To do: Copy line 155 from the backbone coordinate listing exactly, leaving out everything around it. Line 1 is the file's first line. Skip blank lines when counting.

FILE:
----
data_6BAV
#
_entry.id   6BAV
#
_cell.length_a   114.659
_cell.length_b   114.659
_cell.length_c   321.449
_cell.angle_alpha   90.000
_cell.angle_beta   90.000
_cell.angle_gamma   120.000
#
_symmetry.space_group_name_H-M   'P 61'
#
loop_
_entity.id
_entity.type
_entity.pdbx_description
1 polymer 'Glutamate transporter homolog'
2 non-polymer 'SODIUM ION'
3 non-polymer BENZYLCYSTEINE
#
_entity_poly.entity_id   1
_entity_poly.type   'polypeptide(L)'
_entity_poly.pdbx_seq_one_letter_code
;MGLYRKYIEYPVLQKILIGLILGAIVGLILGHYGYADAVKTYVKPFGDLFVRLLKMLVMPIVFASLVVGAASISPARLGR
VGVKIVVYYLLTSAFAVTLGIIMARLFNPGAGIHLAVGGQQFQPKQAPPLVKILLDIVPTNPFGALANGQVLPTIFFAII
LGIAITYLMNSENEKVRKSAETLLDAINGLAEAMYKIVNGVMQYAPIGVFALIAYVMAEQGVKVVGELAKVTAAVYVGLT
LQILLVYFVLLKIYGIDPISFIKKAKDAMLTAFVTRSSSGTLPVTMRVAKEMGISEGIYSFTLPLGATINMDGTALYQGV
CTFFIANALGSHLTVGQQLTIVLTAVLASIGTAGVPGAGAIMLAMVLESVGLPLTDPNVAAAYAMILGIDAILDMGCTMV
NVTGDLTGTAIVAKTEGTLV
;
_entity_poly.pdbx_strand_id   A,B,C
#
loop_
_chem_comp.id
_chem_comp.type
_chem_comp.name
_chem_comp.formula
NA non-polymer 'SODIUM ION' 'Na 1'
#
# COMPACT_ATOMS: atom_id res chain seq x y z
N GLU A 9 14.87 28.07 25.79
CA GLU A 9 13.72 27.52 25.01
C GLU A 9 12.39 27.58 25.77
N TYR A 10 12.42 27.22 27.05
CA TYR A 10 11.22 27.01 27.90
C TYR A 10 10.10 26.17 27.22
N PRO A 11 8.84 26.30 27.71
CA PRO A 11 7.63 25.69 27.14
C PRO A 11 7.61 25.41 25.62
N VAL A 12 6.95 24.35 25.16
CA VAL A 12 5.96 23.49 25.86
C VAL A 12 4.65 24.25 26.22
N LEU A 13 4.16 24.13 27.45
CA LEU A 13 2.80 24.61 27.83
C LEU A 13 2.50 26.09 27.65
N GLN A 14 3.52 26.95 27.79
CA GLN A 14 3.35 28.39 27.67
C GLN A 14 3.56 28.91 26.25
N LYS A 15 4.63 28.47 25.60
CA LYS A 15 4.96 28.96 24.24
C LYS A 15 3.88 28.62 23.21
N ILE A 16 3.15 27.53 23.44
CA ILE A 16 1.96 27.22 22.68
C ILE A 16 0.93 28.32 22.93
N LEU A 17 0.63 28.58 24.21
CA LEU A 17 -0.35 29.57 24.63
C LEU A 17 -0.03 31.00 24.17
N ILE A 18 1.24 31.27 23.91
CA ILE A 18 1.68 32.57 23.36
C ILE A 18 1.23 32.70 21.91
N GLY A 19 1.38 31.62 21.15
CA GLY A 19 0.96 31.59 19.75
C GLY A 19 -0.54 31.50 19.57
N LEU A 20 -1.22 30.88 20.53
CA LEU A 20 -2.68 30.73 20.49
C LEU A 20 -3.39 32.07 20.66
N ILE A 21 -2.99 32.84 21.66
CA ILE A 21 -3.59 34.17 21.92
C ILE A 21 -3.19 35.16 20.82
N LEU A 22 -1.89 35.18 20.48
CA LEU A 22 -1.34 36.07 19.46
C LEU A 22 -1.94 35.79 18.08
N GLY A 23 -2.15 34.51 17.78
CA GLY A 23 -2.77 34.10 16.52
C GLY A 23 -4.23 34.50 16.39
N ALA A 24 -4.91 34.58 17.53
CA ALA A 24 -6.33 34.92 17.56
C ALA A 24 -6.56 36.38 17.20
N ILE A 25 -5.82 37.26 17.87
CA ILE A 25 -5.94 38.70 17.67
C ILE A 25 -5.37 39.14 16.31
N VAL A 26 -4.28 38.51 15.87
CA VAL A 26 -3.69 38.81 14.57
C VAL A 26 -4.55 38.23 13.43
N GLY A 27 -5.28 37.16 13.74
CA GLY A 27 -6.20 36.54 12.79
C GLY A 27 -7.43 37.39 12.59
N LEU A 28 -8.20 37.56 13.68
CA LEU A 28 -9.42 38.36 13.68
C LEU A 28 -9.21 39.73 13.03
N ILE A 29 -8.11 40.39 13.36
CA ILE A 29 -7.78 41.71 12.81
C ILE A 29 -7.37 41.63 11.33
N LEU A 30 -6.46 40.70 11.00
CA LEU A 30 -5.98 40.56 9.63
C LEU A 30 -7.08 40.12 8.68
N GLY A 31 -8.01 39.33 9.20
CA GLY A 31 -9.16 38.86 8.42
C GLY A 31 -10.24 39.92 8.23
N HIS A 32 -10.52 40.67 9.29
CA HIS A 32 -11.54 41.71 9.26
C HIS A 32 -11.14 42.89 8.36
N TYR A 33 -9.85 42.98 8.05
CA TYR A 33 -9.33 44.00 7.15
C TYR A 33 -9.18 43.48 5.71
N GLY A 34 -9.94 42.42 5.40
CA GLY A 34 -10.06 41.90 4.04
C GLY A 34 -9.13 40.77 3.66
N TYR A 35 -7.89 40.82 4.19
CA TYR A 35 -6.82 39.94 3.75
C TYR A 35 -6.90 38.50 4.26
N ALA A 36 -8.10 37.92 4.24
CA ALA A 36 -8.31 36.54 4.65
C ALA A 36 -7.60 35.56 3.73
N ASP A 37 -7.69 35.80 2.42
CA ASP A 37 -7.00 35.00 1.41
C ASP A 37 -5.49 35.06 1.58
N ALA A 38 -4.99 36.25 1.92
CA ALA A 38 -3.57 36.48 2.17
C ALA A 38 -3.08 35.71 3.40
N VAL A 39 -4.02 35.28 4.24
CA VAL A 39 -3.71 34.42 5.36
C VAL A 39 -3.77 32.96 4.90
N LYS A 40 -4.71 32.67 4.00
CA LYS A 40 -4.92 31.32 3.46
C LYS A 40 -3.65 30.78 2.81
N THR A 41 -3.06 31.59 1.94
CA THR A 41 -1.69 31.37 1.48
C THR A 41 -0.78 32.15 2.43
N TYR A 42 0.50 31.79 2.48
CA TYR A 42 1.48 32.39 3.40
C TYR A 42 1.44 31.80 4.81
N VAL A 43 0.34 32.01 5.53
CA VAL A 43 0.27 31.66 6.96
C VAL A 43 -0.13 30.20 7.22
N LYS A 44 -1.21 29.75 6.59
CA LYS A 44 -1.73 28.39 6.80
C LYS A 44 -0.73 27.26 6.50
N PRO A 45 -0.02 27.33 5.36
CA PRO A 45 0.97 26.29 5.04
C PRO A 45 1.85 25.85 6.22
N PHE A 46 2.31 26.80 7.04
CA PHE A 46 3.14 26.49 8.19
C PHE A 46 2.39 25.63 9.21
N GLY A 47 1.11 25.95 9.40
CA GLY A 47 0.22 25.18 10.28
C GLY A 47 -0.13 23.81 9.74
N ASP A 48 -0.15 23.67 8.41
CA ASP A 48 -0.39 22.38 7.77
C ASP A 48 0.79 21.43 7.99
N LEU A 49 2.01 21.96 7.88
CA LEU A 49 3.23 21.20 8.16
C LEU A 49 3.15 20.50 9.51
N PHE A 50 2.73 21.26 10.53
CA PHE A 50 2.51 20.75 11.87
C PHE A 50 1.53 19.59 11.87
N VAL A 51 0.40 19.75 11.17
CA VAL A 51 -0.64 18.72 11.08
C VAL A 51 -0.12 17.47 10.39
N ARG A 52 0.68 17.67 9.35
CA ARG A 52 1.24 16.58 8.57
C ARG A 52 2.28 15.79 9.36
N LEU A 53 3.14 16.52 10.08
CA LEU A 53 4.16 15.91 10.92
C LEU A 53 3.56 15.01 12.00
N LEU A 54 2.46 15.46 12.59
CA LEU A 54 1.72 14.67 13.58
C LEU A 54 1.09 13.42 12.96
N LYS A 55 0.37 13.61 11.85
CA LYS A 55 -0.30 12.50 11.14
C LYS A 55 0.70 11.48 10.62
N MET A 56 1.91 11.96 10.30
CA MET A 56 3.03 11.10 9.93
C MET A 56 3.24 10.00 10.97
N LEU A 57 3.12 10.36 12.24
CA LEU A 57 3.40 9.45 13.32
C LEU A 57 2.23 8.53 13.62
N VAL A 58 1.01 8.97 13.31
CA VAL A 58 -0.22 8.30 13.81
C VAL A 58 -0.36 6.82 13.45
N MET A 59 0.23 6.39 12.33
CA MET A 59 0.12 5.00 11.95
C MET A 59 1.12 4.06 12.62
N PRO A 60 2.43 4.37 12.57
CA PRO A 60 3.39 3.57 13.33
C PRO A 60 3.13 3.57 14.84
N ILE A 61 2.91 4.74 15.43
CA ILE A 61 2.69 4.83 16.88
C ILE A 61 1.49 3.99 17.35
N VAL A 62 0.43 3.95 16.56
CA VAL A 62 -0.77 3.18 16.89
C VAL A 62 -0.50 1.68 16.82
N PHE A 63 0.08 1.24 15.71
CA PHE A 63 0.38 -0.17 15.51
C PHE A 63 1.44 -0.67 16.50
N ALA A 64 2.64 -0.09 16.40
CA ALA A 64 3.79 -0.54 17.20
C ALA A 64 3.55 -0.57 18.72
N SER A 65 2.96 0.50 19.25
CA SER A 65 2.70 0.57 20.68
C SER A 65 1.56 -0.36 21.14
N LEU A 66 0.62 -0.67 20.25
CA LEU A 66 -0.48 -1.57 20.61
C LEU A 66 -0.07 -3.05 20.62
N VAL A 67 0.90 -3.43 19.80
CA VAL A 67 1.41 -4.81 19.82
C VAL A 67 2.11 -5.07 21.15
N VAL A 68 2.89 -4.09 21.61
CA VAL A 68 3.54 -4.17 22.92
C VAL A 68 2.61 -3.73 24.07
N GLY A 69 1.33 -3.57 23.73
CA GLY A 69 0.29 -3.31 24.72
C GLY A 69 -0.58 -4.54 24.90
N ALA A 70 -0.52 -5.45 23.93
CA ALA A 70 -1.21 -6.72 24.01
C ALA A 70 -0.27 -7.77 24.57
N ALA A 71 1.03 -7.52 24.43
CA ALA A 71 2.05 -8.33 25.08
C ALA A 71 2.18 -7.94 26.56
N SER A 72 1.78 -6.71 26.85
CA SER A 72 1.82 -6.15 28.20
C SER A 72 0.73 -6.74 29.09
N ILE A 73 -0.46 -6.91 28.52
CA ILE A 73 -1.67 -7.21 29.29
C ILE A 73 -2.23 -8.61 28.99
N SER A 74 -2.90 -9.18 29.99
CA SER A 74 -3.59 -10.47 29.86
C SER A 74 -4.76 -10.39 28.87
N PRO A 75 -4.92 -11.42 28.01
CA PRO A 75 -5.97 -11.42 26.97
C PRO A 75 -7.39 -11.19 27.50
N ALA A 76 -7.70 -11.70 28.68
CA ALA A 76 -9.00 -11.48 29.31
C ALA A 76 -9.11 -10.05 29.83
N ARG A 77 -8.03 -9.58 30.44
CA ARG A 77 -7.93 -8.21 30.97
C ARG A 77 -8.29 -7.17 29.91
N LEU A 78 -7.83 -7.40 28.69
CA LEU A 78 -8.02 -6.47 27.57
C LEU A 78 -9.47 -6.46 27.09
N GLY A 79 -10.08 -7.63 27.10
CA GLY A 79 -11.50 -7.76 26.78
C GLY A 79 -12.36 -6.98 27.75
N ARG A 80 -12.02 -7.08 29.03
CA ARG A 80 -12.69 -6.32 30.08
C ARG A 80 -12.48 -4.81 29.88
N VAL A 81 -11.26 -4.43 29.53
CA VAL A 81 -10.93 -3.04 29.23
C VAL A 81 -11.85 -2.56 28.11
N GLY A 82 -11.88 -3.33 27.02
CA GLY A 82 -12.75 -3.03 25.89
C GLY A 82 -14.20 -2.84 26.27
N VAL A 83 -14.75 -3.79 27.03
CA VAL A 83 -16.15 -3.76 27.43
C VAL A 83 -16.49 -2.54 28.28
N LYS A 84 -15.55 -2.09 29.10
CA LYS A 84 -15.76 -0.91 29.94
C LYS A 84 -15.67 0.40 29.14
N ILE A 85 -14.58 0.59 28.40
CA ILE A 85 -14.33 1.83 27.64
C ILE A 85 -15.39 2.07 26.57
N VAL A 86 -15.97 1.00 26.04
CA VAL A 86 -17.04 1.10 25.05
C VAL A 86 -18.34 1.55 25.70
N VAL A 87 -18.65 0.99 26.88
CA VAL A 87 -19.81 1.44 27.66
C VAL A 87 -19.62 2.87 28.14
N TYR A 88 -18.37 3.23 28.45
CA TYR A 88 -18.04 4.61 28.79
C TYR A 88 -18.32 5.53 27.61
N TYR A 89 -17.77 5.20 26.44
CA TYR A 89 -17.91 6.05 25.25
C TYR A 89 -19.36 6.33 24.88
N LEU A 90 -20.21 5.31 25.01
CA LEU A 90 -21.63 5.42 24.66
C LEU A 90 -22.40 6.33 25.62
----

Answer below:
C PHE A 46 2.39 25.63 9.21